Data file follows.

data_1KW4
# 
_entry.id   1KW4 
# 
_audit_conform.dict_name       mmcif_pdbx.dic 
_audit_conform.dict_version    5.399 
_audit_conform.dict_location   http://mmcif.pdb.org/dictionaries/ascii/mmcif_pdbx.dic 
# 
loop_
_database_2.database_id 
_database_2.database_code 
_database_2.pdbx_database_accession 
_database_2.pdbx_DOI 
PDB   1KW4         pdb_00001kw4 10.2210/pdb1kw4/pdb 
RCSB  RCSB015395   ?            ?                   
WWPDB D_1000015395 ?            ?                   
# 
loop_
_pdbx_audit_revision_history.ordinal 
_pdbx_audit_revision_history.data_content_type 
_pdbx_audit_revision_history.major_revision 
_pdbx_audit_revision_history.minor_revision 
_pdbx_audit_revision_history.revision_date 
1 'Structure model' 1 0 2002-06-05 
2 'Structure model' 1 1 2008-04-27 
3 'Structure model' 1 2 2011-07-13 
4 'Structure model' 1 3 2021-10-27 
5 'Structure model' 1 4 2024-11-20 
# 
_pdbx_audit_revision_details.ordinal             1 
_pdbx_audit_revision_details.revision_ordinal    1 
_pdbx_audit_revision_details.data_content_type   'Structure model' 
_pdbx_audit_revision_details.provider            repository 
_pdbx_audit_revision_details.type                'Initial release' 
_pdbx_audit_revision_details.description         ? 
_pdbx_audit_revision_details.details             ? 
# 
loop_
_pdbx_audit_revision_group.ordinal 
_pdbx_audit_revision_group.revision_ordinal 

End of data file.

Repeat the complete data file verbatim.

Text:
data_1KW4
# 
_entry.id   1KW4 
# 
_audit_conform.dict_name       mmcif_pdbx.dic 
_audit_conform.dict_version    5.399 
_audit_conform.dict_location   http://mmcif.pdb.org/dictionaries/ascii/mmcif_pdbx.dic 
# 
loop_
_database_2.database_id 
_database_2.database_code 
_database_2.pdbx_database_accession 
_database_2.pdbx_DOI 
PDB   1KW4         pdb_00001kw4 10.2210/pdb1kw4/pdb 
RCSB  RCSB015395   ?            ?                   
WWPDB D_1000015395 ?            ?                   
# 
loop_
_pdbx_audit_revision_history.ordinal 
_pdbx_audit_revision_history.data_content_type 
_pdbx_audit_revision_history.major_revision 
_pdbx_audit_revision_history.minor_revision 
_pdbx_audit_revision_history.revision_date 
1 'Structure model' 1 0 2002-06-05 
2 'Structure model' 1 1 2008-04-27 
3 'Structure model' 1 2 2011-07-13 
4 'Structure model' 1 3 2021-10-27 
5 'Structure model' 1 4 2024-11-20 
# 
_pdbx_audit_revision_details.ordinal             1 
_pdbx_audit_revision_details.revision_ordinal    1 
_pdbx_audit_revision_details.data_content_type   'Structure model' 
_pdbx_audit_revision_details.provider            repository 
_pdbx_audit_revision_details.type                'Initial release' 
_pdbx_audit_revision_details.description         ? 
_pdbx_audit_revision_details.details             ? 
# 
loop_
_pdbx_audit_revision_group.ordinal 
_pdbx_audit_revision_group.revision_ordinal 